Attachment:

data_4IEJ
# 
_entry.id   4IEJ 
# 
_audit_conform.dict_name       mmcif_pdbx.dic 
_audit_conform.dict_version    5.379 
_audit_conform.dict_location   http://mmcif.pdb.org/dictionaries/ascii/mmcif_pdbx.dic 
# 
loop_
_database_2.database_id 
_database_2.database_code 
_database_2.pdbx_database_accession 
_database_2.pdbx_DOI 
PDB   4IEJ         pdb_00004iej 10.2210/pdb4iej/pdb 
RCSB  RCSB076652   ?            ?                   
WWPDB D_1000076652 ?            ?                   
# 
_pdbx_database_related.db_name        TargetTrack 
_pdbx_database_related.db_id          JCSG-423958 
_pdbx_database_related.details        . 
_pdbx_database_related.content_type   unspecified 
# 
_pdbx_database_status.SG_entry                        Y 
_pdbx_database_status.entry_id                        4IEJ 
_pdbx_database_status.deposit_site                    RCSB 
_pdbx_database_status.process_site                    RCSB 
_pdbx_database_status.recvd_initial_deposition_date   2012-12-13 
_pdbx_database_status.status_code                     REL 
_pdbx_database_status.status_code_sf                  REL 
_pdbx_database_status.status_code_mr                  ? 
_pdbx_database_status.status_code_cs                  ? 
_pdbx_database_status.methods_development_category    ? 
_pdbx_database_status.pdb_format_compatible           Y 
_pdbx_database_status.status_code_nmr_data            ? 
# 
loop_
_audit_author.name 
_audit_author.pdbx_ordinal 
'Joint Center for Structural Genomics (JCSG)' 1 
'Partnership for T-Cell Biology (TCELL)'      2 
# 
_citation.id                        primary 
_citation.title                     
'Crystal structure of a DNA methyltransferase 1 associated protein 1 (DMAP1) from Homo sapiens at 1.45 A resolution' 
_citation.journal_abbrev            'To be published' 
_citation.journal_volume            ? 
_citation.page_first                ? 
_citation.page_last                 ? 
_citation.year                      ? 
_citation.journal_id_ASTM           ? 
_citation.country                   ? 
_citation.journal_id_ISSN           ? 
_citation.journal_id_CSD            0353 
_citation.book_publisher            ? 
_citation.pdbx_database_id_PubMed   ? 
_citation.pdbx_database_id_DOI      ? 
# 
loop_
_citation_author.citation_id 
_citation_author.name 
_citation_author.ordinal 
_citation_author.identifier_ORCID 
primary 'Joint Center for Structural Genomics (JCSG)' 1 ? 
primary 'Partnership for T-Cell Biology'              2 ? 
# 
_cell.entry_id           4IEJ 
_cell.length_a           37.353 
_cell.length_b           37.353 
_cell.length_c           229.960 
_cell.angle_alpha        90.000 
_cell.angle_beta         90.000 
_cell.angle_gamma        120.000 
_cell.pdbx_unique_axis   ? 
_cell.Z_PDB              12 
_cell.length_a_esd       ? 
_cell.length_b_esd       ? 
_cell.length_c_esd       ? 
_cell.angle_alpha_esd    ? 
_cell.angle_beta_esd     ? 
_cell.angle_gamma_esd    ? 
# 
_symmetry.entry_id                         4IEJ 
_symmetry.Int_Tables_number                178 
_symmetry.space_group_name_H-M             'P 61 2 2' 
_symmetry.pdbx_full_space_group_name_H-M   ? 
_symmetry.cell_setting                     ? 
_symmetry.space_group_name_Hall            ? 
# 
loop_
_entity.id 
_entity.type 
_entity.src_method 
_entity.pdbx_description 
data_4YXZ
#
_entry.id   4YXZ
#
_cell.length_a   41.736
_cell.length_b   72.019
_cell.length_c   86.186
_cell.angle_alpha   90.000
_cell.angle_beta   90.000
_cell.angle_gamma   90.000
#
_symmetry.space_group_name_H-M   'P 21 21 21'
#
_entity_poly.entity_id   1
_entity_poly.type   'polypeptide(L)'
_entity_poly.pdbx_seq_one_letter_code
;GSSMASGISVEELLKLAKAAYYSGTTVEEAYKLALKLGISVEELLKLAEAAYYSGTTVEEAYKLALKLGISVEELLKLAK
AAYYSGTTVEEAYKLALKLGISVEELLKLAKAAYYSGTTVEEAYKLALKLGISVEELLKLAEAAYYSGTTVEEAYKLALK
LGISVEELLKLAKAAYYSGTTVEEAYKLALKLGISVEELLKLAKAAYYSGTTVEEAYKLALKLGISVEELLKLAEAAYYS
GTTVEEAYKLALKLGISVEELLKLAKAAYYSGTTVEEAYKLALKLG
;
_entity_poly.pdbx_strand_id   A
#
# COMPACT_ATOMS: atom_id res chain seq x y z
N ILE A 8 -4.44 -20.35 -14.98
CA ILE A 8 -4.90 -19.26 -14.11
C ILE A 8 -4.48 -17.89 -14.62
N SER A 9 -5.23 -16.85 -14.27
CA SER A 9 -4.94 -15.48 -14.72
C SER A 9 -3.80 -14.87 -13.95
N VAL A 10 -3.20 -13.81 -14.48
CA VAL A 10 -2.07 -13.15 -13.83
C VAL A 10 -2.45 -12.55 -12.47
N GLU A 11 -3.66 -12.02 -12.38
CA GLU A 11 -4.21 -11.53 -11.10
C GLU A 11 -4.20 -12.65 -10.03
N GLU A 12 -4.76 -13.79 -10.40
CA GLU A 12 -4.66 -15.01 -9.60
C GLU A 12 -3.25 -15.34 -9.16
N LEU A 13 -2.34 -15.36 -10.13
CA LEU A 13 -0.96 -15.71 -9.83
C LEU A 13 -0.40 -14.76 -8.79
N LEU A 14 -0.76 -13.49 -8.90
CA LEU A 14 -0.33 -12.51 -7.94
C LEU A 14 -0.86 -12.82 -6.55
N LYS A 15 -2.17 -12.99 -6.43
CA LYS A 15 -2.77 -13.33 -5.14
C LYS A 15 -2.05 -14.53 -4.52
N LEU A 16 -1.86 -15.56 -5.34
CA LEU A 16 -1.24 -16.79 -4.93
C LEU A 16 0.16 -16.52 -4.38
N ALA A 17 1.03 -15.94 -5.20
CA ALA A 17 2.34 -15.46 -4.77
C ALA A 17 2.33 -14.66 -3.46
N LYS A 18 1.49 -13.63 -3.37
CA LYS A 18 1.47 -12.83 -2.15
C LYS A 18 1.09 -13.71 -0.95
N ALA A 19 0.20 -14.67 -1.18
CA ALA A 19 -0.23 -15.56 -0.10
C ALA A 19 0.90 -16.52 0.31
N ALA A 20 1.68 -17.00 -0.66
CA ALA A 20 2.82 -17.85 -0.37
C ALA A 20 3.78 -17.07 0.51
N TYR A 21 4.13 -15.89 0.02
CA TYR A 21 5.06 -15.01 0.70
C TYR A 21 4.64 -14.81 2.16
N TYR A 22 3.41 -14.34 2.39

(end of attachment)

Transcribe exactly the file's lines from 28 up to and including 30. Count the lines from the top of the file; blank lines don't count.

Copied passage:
_pdbx_database_status.status_code                     REL 
_pdbx_database_status.status_code_sf                  REL 
_pdbx_database_status.status_code_mr                  ? 